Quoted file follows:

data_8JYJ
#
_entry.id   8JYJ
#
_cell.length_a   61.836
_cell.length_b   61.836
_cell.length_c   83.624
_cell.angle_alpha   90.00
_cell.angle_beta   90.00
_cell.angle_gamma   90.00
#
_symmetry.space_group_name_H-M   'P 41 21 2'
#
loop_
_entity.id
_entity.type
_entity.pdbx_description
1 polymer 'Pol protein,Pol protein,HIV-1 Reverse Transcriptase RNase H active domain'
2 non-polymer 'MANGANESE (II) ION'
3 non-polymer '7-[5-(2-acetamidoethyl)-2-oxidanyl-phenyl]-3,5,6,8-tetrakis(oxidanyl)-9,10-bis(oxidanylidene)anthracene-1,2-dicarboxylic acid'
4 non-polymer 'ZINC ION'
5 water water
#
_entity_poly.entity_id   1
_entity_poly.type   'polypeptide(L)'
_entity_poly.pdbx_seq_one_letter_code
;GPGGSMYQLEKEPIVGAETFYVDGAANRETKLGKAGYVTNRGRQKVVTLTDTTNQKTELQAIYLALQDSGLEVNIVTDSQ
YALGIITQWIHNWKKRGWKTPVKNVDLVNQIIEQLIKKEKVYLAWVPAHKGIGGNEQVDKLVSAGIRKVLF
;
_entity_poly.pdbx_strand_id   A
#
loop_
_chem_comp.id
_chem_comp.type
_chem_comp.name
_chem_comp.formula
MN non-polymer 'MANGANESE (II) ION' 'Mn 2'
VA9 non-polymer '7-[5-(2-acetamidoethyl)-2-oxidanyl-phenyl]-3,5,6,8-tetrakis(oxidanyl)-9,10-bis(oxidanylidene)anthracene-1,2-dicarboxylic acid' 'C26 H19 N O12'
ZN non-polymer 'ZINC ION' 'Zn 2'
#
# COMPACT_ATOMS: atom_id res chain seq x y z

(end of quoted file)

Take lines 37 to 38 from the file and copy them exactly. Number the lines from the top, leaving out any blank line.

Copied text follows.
MN non-polymer 'MANGANESE (II) ION' 'Mn 2'
VA9 non-polymer '7-[5-(2-acetamidoethyl)-2-oxidanyl-phenyl]-3,5,6,8-tetrakis(oxidanyl)-9,10-bis(oxidanylidene)anthracene-1,2-dicarboxylic acid' 'C26 H19 N O12'